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Dangerous iPhone scam easy to fall for

APPLE users are being warned about a potential iPhone phishing attack which could be used to steal their credit card and personal details in just seconds.

The phishing scam looks like the familiar pop-up which routinely prompts iPhone users to enter their Apple ID password when doing things like downloading apps or upgrading the operating system - and it's nearly impossible to tell the difference.

It's not believed such a phishing scam is currently in the wild but Apple iOS code researcher Felix Krause has demonstrated just how simple it is to create a fake Apple ID login form and steal peoples' personal details.

In a blog post this week he showed how he could "easily get the user's Apple ID password, just by asking". The result is quite eyebrow-raising, to say the least.

Can you tell the difference between the real pop-up and the phishing attack below?

The one of the left is legitimate, while the one on the right is not.
The one of the left is legitimate, while the one on the right is not.


"The goal of this blog post is to close the loophole that has been there for many years, and hasn't been addressed yet," Mr Krause wrote.

"For moral reasons, I decided not to include the actual source code of the pop-up, however it was shockingly easy to replicate the system dialogue."

The most common phishing attacks are usually deployed via e-mail and are designed to trick the victim into clicking a malware-infected link or giving up their details which can be used to burrow into their digital life.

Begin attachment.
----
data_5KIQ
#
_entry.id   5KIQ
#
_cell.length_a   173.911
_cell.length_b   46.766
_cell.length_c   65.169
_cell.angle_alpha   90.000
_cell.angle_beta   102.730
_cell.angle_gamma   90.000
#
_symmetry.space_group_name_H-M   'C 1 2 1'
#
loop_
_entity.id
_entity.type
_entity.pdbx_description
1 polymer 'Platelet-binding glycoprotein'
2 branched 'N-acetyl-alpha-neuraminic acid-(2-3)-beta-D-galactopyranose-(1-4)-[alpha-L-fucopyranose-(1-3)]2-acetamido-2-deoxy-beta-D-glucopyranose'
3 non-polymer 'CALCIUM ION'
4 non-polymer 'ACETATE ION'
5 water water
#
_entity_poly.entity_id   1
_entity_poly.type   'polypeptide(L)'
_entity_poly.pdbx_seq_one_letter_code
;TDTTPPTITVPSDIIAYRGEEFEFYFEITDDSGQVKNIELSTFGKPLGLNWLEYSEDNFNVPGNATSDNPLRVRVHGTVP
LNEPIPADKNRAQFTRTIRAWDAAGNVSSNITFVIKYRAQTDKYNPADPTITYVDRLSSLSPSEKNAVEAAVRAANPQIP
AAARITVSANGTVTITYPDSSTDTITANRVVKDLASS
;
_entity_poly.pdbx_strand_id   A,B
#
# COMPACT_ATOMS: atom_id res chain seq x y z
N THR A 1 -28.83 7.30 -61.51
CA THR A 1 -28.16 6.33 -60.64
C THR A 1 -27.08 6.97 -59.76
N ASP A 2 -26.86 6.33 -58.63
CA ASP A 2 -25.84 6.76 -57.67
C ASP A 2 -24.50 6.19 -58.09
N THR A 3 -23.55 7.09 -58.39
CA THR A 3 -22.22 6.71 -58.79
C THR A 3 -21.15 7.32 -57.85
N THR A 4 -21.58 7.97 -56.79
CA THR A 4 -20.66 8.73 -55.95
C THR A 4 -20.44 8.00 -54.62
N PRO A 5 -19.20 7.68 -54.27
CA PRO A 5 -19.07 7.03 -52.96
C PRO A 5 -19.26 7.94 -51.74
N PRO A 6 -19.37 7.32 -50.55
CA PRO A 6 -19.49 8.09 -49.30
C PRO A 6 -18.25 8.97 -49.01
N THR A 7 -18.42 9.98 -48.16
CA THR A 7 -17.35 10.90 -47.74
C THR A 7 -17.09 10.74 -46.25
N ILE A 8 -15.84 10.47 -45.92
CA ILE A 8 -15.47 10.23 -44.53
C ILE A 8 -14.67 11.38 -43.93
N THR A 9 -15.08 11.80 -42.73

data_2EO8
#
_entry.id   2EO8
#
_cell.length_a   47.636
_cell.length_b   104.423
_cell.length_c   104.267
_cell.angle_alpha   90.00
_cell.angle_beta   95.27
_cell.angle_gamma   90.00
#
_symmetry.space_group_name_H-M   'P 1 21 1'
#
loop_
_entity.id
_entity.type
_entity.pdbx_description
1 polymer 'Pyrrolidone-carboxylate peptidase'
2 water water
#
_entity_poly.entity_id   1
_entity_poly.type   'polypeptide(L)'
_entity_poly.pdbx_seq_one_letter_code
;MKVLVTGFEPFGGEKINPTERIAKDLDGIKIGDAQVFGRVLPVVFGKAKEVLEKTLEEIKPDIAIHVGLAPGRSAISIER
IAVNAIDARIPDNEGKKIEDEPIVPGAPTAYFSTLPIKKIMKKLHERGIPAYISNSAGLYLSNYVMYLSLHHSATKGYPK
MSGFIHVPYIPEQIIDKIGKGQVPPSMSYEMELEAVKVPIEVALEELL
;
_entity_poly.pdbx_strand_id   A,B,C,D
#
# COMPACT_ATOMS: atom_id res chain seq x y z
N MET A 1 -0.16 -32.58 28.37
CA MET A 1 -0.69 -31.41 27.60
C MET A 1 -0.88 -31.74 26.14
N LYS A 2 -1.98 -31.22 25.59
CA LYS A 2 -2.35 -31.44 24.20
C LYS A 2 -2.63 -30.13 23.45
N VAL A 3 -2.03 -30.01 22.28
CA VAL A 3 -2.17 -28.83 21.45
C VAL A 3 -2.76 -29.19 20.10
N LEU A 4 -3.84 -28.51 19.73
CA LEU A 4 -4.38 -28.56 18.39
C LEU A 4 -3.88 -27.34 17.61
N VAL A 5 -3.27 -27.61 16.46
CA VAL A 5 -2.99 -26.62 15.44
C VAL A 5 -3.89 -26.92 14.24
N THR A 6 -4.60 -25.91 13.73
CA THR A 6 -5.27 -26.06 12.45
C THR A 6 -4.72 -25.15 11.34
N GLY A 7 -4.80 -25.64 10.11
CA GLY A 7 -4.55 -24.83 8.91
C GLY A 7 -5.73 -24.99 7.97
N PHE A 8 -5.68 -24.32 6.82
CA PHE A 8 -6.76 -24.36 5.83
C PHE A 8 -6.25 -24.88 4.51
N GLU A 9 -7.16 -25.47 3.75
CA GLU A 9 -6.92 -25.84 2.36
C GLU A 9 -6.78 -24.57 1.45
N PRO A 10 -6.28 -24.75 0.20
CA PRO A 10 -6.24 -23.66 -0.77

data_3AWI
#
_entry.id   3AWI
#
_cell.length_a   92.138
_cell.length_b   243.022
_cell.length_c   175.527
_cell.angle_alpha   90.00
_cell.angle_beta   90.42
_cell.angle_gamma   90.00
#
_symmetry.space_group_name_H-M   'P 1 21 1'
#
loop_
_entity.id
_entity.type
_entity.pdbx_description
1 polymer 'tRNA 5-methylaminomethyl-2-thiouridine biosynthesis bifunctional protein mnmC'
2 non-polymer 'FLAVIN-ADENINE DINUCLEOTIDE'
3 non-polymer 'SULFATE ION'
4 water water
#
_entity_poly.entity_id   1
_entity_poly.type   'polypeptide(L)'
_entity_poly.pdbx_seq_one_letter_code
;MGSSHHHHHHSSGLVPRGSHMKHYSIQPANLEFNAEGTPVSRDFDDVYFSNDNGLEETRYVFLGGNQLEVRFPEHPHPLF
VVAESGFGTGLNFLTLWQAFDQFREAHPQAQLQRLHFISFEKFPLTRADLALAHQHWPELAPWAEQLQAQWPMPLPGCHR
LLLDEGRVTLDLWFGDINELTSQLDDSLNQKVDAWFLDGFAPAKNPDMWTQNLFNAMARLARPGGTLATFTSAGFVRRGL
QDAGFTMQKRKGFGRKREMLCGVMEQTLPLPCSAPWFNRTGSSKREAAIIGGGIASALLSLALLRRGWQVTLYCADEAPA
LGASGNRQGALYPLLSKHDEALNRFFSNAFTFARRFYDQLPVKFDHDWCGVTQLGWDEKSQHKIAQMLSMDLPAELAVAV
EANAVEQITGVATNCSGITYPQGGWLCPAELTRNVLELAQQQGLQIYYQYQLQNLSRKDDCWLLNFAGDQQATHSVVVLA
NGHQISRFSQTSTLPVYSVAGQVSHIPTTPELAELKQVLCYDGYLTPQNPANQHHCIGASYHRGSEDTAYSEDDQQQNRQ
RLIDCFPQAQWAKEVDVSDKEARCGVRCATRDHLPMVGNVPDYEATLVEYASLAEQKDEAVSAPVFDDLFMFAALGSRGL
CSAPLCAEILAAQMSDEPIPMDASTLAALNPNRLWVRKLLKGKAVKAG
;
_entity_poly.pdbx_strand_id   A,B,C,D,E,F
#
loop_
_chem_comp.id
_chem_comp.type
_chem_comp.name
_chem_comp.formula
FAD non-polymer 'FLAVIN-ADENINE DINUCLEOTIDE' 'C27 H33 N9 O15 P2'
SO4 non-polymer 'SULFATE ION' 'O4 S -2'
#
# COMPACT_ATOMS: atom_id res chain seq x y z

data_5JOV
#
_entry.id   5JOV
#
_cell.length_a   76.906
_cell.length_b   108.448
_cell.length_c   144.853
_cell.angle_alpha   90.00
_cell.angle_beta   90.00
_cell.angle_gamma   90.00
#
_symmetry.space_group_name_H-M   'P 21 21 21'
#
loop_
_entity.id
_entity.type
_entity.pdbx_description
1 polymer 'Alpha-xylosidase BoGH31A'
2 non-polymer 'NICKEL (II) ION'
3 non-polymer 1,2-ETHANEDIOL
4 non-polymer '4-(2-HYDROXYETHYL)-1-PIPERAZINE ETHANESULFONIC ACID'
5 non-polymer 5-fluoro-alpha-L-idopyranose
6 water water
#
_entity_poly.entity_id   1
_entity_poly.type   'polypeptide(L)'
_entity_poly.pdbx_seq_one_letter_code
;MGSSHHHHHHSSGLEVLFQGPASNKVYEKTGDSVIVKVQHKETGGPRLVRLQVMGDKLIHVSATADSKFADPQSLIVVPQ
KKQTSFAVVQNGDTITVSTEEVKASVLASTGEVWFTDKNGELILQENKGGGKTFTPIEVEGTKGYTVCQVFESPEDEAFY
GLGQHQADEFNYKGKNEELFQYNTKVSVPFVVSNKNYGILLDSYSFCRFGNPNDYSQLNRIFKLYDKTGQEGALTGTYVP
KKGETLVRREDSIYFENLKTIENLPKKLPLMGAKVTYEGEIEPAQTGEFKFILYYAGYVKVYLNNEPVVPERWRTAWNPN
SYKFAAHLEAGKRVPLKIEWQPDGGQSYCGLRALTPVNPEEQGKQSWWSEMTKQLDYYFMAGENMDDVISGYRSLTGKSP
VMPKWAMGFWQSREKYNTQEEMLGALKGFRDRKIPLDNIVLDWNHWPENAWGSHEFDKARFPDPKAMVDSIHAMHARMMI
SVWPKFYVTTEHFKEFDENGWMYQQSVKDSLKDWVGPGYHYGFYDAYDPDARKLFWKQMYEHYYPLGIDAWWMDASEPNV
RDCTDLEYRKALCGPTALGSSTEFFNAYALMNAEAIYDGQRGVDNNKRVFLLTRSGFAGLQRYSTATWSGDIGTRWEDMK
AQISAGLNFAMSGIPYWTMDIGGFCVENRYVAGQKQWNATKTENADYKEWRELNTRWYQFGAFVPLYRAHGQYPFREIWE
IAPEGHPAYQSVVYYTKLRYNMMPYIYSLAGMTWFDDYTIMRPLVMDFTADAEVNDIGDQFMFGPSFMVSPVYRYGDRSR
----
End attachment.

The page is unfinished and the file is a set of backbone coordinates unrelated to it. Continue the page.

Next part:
Phishing attacks within mobile apps are mush less common and what makes this one so potentially dangerous is the fact that iPhones users are so accustomed to the 'Enter your Apple ID' pop-up.

"As a result, users are trained to just enter their Apple ID password whenever iOS prompts you to do so," he wrote. "This could easily be abused."

HOW TO PROTECT YOURSELF

According to Mr Krause, if you're presented with a pop-up you think might be dubious, hit the home button and see if the app quits.

"If it closes the app, and with it the dialogue, then this was a phishing attack," he wrote.

However if the dialogue box and the app are still visible, then it's a legitimate system prompt from Apple. "The reason for that is that the system dialogues run on a different process, and not as part of any iOS app."

Alternatively, if you want to be on the safe side you can dismiss the pop-up box and go into 'Settings' to enter your ID password manually.

Apple has been contacted for comment.

Topics:  editors picks games and gadgets identification iphone scam security

News Corp Australia

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